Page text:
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New Assignment Uploaded”: Anxiety and Online Learning

It’s 10 p.m. on a Saturday night, and you’re spending time with roommates, friends or family (while socially distancing of course), and all of a sudden, you feel your phone buzz in your pocket. 

Hoping it’s a cute snapchat or text, you check your phone, and instead of the fun message you were expecting, you see it — the dreaded Canvas symbol: a notification reminding you about an upcoming assignment or post. 

If you’re anything like me, you feel a freezing wave of panic as you scramble through your Canvas dashboard and to-do list to make sure you didn’t miss a deadline. 

When Miami went online last March, I found myself constantly bombarded with hundreds of Canvas notifications and discussion boards. Though I understand that these are necessary to student learning and can be helpful, it made it difficult for me to separate school from my personal life. I felt consumed by school work and assignments because my bedroom became my classroom. 

Faculty literacy with Canvas and other programs also became a problem. I was taking six classes with six different professors, and each had their own particularities for announcing, submitting and discussing assignments. While some professors preferred to have students collaborate and post their work to a communal discussion board, others preferred assignments emailed to them, and some wanted them uploaded through Google Drive. 

I’ve always considered myself to be an organized, responsible person, yet I felt increasingly anxious about school and missing deadlines. Instead of focusing on a workout or TV show, I would be online, checking my email and crossing things off my to-do list. 

The constant reminders, buzzes and notifications caused my mental health to suffer, and I’m not alone. 

The COVID-19 pandemic has thrown our society for a loop, and universities in particular struggle to balance a budget with student safety. Guidelines that began as temporary measures have now become our reality for the foreseeable future, and online school is no exception. The benefits and drawbacks of learning online are still being tested by college student guinea pigs everywhere. 

And while I and most other students recognize that staying home is necessary to both public and personal safety, many of us feel the negative and often overlooked mental side effects of online, asynchronous learning. 

Aspects of online school inherently lend themselves to certain problems. For example, students may struggle with the isolation of online school, while others find greater difficulty in making time for school work and following a set routine, resulting in poor academic performance.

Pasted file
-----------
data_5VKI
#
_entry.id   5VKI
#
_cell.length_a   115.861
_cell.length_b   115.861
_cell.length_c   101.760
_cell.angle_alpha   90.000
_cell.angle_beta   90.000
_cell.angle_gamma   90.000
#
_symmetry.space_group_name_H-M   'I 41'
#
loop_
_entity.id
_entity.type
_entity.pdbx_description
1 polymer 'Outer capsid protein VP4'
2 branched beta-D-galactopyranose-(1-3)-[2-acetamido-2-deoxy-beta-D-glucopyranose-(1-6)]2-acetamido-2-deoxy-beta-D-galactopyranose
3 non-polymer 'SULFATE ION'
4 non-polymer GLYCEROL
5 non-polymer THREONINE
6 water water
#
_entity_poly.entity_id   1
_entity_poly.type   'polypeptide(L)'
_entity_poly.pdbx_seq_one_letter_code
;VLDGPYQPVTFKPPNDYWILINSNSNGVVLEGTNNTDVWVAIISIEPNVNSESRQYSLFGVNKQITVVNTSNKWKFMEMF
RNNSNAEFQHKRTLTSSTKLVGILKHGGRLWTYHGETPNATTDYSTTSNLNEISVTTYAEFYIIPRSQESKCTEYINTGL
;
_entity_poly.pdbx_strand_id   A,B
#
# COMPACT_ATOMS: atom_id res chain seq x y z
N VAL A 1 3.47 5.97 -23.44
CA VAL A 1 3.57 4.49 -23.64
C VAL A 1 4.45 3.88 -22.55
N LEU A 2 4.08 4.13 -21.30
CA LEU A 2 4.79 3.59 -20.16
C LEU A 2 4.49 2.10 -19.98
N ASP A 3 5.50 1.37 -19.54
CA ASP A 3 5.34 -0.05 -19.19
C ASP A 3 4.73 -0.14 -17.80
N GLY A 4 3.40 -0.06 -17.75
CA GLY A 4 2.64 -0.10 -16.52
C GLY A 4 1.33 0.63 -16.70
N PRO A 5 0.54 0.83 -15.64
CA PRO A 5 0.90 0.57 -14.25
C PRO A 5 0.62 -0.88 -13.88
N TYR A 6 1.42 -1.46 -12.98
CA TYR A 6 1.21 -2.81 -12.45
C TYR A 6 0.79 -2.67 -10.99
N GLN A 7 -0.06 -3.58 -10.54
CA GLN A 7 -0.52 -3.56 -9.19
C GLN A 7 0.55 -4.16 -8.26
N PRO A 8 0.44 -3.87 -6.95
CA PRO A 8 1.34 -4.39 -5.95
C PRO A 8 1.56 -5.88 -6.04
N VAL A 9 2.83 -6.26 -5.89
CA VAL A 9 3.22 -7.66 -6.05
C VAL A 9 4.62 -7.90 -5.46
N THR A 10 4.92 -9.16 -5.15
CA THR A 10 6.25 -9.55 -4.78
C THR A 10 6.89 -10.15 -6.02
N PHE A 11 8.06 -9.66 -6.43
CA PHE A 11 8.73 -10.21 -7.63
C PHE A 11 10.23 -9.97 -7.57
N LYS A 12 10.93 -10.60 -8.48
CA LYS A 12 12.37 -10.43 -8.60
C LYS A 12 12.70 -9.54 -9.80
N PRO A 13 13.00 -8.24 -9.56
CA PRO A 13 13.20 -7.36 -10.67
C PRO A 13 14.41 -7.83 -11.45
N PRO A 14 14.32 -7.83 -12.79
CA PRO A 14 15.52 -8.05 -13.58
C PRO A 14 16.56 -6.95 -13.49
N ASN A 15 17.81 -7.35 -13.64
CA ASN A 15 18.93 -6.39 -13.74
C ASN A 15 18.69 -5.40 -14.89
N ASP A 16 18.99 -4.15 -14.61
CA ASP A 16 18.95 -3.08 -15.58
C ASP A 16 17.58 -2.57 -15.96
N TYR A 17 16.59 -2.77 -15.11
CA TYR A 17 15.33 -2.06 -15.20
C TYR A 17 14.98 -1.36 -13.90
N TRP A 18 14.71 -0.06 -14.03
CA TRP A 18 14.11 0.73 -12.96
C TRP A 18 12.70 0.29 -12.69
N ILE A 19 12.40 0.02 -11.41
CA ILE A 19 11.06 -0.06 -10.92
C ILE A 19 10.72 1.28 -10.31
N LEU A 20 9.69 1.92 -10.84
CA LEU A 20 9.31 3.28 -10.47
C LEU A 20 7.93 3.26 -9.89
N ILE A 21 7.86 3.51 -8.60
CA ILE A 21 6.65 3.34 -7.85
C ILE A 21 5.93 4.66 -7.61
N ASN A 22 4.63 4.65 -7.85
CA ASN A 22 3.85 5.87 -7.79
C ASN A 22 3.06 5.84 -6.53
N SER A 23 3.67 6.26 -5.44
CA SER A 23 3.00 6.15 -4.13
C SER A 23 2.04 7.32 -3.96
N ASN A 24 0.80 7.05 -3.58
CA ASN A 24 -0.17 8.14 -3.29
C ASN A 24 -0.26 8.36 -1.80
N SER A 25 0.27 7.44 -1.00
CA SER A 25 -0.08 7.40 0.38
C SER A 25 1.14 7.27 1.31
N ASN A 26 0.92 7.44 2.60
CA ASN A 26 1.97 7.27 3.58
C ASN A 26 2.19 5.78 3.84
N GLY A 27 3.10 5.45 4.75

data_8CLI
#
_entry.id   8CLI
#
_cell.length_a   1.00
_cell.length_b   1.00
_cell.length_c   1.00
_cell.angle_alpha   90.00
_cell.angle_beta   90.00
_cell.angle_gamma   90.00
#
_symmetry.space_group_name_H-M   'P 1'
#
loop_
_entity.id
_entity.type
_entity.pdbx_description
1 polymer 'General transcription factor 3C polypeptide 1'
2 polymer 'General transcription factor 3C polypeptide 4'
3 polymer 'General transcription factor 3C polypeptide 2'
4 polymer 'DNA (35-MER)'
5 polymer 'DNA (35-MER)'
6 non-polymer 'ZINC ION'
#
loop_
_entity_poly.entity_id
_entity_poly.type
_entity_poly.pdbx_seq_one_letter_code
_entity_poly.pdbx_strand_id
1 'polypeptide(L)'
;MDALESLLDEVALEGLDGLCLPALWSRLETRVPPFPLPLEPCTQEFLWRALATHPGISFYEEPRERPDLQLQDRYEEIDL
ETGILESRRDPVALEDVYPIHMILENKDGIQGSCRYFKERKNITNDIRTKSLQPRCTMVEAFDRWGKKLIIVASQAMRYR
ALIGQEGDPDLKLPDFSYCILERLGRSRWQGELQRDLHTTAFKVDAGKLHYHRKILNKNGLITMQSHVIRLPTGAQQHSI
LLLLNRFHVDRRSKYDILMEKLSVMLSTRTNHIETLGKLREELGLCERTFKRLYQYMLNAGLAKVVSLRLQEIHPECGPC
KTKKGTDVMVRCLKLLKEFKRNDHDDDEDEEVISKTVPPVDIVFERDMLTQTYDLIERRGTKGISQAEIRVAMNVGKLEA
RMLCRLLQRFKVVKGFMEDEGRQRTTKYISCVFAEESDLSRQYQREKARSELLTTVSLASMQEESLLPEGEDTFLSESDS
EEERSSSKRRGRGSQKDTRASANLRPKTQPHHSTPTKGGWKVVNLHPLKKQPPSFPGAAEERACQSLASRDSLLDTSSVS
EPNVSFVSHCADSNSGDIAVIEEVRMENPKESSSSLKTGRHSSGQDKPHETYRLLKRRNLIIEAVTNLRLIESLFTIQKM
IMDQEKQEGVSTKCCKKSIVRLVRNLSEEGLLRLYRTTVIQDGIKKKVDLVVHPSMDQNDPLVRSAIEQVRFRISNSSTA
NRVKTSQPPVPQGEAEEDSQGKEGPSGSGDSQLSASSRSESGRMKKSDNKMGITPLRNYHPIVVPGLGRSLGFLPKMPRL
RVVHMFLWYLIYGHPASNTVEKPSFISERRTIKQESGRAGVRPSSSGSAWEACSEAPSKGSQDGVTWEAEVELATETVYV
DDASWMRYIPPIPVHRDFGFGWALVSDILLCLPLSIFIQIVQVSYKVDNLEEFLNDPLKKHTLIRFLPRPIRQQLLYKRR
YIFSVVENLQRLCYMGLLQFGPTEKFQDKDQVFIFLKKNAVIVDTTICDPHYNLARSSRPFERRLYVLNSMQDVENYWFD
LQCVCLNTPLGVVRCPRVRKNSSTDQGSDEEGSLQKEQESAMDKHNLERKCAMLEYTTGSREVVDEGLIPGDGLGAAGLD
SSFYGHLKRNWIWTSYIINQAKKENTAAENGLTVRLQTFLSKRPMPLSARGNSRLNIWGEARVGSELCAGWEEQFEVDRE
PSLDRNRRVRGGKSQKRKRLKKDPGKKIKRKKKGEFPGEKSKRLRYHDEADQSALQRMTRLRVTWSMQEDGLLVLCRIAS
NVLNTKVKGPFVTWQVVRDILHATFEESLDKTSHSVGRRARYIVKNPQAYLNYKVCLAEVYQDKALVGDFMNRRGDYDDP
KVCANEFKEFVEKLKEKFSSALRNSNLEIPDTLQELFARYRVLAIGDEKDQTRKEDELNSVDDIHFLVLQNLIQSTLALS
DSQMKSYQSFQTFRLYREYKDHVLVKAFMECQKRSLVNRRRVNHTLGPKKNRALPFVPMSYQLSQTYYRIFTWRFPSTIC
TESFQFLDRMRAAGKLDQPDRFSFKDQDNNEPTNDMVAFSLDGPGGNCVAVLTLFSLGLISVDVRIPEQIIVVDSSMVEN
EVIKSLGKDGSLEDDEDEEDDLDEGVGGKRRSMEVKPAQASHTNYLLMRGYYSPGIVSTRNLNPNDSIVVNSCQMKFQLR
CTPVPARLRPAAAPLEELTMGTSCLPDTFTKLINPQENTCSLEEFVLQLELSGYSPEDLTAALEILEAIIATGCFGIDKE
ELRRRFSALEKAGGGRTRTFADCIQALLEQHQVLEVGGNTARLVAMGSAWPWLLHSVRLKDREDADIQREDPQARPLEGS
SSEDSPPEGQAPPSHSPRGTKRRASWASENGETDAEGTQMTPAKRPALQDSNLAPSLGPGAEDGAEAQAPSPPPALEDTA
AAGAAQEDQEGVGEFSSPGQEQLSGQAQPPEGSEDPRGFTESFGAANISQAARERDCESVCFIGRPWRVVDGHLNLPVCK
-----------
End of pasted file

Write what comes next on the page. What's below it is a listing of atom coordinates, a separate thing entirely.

Since the advent of online school, 32% of students say that their mental health concerns have worsened, and schools and behavioral health centers alike struggle to keep up with the increased demand for mental health services and professionals.

Anxiety consistently tops the list of mental disorders suffered by college students, followed closely by depression. A study conducted by Penn State found that 60% of college students report anxiety as a major health concern, and female students are particularly at risk. 

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While stress is normal and expected in college, anxiety and depression are not, and both can lead to physical symptoms including high blood pressure, weight gain and loss, irritability and substance abuse. 

I do acknowledge that there are multiple undisputed benefits to online learning. For example, students with disabilities and certain illnesses are able to attend and follow their classes without worrying about missed material and due dates. Additionally, many students feel they have more time for assignments and can follow their classes at their own pace. Students that struggle with social anxiety can tune into class with ease, and they can participate on discussion boards with minimal worry. 

I, like many of us, am anxious about online classes. They present a new and unfamiliar territory, and as the number COVID-19 cases increases, I think it’s safe to say that this is a reality we have to accept. 

Miami has multiple resources to combat students’ increased mental health concerns including the Rinella Learning Center, Student Counseling Services and the Psychology clinic, all of which are offering certain remote services. 

These are unprecedented times, and it’s more important now than ever to take care of yourself and be conscious of your own needs.

So, mute those notifications on the weekends and try to focus on yourself — you’ll be happy you did.